The Social Dimension of the Workplace

The past year has involuntarily opened us to new ways of managing companies, it has shown new perspectives for renting offices and organizing the work of employees. In many enterprises, working in a remote or hybrid system has become a permanent fixture, allowing for cost optimization. However, does it have the same non-economic effects?

Work as a space for social meetings

A person is a social being. This is evidenced by numerous research and scientific studies. And although they can cope with working on their own, and when working in the office, they feel the need for “peace of mind” and locking themselves with a laptop within their own four walls from time to time, the need to function in a group is definitely stronger. At the turn of the 1970s and 1980s, David McClelland, an American psychologist and expert in the field of motivation, showed that by working we fulfill three life needs: affiliation (belonging, perceiving ourselves as a member of a group), achievement and power. Interestingly, his research proved that the greatest motivation for as many as 80 percent of American employees was neither power nor achievement, but the need to be part of a team. In a word, work in its economic dimension was only an addition to their social life for them.

Efficiency through integration

Organizing team-building events, evening outings after work, movie Thursdays and similar events in the company is therefore not a corporate “invention”. It is a procedure that more or less consciously leads to building bonds between team members, and this, in turn, translates into effective work. It has been known for a long time that an employee who feels good in their workplace, and the greatest influence on it is the atmosphere in the team, works more creatively and more effectively, and their work brings added benefits to the company. Good relations in the company favor the formation of the professional identity of employees, improve communication in the team, and influence the creation of creative ideas, which, in turn, most often appear during informal conversations, e.g. during a lunch or coffee break. An employee who has an excellent social atmosphere at work is more likely to wake up in the morning happy that they are going to work. Very often it is also their colleagues who unconsciously stop them from making a decision to change it – this is a fear that it may not be as nice in a new company and sadness from parting with a good team. It has also been proven that the greater the informal support from colleagues, the lower the risk of burnout.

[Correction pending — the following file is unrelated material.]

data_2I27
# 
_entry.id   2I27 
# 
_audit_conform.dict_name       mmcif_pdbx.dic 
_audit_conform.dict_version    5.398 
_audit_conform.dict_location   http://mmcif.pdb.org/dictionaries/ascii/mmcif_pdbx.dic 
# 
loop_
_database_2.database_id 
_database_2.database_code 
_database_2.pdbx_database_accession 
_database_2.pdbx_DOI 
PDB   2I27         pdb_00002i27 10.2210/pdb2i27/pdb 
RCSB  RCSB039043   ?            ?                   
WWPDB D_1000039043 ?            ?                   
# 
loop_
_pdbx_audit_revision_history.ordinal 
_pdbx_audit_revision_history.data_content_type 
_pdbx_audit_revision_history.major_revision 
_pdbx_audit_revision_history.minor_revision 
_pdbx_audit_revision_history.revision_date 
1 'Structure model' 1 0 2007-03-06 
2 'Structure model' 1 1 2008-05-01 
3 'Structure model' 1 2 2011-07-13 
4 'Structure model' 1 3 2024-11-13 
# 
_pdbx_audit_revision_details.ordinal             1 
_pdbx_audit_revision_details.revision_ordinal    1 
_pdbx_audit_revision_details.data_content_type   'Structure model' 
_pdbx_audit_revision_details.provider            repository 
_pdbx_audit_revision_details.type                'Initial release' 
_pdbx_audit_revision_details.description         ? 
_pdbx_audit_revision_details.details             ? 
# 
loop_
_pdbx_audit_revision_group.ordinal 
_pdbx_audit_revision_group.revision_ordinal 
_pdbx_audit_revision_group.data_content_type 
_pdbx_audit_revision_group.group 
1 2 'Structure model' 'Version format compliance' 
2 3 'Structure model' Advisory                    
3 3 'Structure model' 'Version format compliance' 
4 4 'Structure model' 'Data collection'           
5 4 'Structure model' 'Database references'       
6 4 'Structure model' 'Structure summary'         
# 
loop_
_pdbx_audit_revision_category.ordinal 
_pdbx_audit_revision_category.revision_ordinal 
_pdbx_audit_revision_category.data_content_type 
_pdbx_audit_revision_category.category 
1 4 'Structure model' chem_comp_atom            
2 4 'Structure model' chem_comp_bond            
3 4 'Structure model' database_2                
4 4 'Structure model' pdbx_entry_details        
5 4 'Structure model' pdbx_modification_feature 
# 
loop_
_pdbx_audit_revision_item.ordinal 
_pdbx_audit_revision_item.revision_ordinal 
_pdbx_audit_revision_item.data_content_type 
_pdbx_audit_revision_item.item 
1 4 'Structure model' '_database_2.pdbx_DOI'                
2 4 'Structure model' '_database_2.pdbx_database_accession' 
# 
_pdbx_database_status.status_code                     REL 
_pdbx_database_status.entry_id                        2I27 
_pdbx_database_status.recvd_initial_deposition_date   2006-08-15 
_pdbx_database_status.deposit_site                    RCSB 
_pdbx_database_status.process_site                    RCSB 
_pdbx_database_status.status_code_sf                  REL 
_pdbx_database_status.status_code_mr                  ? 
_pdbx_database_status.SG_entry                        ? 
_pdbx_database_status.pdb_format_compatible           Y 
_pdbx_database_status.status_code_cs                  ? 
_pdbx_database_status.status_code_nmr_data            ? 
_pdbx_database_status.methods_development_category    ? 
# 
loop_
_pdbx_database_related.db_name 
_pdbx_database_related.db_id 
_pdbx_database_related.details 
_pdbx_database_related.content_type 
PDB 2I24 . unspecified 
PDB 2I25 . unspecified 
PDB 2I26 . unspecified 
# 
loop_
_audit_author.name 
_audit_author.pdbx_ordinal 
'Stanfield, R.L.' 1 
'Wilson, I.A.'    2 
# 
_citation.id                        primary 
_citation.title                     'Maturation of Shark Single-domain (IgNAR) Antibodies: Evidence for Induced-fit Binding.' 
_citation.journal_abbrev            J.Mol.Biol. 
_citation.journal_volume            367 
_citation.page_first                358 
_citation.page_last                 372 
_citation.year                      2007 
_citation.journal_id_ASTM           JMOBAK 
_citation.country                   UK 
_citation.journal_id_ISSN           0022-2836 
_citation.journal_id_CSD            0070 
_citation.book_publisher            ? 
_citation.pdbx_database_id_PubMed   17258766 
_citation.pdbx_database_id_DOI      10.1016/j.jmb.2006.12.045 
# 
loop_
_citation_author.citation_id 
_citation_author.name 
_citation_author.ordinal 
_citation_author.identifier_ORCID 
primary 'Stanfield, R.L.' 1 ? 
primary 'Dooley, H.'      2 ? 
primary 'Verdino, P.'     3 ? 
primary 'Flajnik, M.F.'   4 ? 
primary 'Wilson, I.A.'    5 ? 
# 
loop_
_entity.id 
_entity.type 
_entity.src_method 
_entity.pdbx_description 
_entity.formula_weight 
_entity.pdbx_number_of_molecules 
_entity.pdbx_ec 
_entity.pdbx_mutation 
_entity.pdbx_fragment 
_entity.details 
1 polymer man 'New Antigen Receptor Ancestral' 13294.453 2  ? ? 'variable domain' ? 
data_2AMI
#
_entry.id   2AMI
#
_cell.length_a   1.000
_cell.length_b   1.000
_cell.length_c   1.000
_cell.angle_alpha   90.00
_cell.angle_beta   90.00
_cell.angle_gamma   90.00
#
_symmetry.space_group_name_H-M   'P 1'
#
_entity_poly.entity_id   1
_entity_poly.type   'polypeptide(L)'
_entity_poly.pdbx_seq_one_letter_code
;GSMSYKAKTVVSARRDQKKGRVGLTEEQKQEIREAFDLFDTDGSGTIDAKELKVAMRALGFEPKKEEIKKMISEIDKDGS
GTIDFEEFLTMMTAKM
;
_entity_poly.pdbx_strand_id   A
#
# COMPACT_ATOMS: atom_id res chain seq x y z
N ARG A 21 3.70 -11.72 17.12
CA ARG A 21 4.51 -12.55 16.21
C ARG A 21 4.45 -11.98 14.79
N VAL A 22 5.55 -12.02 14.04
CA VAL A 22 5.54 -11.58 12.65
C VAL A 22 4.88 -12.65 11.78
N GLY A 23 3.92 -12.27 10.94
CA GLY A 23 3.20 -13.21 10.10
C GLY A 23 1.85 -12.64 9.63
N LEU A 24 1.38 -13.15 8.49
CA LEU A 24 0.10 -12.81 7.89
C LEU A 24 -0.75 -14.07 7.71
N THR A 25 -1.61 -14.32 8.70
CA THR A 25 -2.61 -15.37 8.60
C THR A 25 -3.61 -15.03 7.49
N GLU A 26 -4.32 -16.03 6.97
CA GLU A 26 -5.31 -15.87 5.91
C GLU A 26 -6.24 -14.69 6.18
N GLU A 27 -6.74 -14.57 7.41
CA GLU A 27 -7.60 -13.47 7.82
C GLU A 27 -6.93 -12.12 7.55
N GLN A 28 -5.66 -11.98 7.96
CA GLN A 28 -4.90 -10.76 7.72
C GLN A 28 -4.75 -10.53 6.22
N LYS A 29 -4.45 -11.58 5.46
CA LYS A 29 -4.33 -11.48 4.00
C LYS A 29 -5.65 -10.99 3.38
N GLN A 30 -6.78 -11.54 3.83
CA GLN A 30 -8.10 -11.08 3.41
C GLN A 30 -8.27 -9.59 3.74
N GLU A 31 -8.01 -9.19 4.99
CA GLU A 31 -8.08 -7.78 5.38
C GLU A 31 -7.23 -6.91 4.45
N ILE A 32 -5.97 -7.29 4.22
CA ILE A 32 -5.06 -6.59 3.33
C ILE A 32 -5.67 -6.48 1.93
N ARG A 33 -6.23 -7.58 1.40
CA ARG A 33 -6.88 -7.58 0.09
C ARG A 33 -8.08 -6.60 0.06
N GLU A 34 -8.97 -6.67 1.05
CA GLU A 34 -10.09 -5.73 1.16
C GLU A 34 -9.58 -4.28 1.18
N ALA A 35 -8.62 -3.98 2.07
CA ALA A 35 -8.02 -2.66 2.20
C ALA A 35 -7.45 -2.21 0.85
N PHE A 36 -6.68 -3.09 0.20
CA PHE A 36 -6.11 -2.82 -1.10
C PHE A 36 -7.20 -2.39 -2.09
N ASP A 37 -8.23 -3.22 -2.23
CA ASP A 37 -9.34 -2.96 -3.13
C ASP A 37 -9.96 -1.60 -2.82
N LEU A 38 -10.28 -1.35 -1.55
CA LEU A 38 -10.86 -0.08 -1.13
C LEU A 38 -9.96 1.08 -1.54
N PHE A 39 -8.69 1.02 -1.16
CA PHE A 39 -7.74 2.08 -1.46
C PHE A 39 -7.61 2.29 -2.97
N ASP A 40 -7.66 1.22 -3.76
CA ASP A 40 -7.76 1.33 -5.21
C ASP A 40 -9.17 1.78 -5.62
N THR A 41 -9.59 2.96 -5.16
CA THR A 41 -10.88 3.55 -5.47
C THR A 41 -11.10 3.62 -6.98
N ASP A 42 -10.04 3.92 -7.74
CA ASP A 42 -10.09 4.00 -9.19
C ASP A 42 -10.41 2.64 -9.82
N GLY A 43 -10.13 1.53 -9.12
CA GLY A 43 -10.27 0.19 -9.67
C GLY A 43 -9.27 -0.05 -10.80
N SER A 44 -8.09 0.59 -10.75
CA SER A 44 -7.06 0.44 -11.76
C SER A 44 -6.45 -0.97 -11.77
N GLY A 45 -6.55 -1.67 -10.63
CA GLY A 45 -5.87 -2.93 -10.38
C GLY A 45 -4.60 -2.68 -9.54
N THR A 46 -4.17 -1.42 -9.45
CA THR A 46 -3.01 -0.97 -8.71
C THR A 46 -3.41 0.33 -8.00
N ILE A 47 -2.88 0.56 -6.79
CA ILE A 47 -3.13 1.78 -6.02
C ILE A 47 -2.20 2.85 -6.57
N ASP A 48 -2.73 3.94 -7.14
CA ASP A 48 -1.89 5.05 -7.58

Onboarding new employees

Another aspect influencing the advantage of working in the office over remote work is the process of introducing new employees. This is very difficult in the absence of their personal presence in the company. A newly hired person on site in a real office can count on ongoing support, always has the opportunity to ask a colleague from the desk next to them or their supervisor, it takes much longer to correct potential problems, it takes much longer to correct any errors. In the case of remote work, this process is much more complicated. It is also difficult to assess whether the employee has sufficiently implemented the scope of their new duties and work system, or whether they are simply unfit for work. It is also difficult to feel part of a company with which you only have contact online, at most from time to time through a webcam on your computer reporting progress in the performance of entrusted tasks. Without personal contacts that take place face to face, there is no possibility of establishing social relations and any emotional ties with colleagues, and the company as an organization, even more so.

Psychiatrists and doctors are sounding the alarm today that the so-called lockdown has had a very negative impact on society as a whole. In addition to the fear of losing their jobs, employees suffer from being without their colleagues for a long time. Even the most wonderful family will not compensate for the lack of several dozen or even several hours a week spent with a well-coordinated team at work, no talks over coffee or during an elevator ride, and even the lack of emotions accompanying a stormy exchange of views on the implementation of the project.